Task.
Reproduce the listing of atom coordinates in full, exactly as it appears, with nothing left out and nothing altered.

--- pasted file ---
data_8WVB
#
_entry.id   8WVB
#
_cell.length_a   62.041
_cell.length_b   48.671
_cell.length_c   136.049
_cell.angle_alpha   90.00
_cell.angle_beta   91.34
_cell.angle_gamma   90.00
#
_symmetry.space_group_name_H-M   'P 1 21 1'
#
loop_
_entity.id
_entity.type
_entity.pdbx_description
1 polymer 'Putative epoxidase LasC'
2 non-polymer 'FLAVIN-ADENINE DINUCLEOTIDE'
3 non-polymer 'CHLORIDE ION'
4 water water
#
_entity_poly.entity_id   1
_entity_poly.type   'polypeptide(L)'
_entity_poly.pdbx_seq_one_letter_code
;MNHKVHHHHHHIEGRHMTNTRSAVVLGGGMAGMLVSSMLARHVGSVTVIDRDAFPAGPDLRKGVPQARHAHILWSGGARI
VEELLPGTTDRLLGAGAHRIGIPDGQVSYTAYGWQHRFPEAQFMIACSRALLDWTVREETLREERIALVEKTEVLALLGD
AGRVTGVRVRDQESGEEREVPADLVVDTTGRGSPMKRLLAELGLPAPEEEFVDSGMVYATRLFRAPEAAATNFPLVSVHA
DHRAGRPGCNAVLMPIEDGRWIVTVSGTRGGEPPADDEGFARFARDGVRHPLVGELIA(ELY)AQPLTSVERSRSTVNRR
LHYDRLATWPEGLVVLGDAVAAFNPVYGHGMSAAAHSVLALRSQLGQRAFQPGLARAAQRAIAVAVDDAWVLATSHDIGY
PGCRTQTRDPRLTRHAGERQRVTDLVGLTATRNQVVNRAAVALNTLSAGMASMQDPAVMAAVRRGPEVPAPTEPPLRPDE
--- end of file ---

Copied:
data_8WVB
#
_entry.id   8WVB
#
_cell.length_a   62.041
_cell.length_b   48.671
_cell.length_c   136.049
_cell.angle_alpha   90.00
_cell.angle_beta   91.34
_cell.angle_gamma   90.00
#
_symmetry.space_group_name_H-M   'P 1 21 1'
#
loop_
_entity.id
_entity.type
_entity.pdbx_description
1 polymer 'Putative epoxidase LasC'
2 non-polymer 'FLAVIN-ADENINE DINUCLEOTIDE'
3 non-polymer 'CHLORIDE ION'
4 water water
#
_entity_poly.entity_id   1
_entity_poly.type   'polypeptide(L)'
_entity_poly.pdbx_seq_one_letter_code
;MNHKVHHHHHHIEGRHMTNTRSAVVLGGGMAGMLVSSMLARHVGSVTVIDRDAFPAGPDLRKGVPQARHAHILWSGGARI
VEELLPGTTDRLLGAGAHRIGIPDGQVSYTAYGWQHRFPEAQFMIACSRALLDWTVREETLREERIALVEKTEVLALLGD
AGRVTGVRVRDQESGEEREVPADLVVDTTGRGSPMKRLLAELGLPAPEEEFVDSGMVYATRLFRAPEAAATNFPLVSVHA
DHRAGRPGCNAVLMPIEDGRWIVTVSGTRGGEPPADDEGFARFARDGVRHPLVGELIA(ELY)AQPLTSVERSRSTVNRR
LHYDRLATWPEGLVVLGDAVAAFNPVYGHGMSAAAHSVLALRSQLGQRAFQPGLARAAQRAIAVAVDDAWVLATSHDIGY
PGCRTQTRDPRLTRHAGERQRVTDLVGLTATRNQVVNRAAVALNTLSAGMASMQDPAVMAAVRRGPEVPAPTEPPLRPDE